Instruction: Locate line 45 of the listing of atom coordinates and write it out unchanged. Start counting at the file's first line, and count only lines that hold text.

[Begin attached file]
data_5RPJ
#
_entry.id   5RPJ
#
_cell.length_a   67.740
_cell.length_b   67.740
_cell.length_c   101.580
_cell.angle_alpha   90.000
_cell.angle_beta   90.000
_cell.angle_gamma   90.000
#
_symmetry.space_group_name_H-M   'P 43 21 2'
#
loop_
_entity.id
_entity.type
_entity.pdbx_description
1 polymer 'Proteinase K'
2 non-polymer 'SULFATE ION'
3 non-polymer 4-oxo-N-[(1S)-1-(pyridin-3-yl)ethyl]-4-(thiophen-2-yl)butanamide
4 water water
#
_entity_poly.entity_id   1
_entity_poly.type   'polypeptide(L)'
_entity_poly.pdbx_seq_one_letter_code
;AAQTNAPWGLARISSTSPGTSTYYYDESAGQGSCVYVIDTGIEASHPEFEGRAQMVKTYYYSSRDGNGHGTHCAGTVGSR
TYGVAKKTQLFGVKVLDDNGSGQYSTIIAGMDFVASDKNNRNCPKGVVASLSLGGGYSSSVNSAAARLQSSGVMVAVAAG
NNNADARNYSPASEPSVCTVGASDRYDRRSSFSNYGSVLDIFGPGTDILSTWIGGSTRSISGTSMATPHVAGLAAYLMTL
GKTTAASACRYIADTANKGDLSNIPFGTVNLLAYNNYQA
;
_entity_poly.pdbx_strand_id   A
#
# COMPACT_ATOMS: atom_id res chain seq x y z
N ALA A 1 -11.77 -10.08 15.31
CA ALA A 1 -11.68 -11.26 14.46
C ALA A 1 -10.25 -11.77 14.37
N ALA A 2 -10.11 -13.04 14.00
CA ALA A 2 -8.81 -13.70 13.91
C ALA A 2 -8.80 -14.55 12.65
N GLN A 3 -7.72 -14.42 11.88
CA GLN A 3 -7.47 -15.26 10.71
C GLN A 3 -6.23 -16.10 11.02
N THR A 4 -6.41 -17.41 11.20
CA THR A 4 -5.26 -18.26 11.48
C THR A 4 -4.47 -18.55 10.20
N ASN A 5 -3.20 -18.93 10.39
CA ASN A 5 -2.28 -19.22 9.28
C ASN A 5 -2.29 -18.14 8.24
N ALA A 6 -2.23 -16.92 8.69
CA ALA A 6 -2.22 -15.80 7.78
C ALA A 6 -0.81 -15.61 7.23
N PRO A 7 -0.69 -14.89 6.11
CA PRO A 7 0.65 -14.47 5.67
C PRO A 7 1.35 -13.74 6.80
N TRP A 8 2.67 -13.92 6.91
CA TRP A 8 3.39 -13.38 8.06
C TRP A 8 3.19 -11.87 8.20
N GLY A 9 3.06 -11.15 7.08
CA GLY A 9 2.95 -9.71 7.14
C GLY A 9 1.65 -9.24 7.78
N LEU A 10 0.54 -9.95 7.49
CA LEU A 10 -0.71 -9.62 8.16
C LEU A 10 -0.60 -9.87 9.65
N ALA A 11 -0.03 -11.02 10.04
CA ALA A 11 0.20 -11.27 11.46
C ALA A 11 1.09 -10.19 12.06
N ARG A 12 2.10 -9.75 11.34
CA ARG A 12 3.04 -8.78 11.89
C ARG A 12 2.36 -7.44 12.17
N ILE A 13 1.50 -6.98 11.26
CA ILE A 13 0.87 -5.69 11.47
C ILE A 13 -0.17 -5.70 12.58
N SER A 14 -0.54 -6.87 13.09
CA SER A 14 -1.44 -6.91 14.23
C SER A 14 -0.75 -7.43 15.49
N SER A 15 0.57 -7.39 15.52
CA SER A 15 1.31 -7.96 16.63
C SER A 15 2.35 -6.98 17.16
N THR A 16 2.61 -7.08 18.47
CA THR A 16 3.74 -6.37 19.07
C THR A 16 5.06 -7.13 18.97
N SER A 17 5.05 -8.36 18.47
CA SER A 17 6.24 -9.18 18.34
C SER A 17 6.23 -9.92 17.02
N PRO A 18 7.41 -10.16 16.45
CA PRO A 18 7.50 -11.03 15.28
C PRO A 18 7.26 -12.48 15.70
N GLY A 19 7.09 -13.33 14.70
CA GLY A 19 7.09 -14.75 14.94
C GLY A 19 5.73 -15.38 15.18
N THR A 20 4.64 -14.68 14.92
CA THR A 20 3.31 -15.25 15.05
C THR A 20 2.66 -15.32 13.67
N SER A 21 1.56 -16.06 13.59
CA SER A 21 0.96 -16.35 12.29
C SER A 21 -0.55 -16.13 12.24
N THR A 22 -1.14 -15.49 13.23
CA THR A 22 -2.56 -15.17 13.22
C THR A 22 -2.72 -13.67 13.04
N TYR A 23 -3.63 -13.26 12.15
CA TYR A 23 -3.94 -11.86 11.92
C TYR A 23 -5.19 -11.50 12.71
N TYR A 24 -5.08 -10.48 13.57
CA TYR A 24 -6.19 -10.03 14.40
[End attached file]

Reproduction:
C THR A 4 -4.47 -18.55 10.20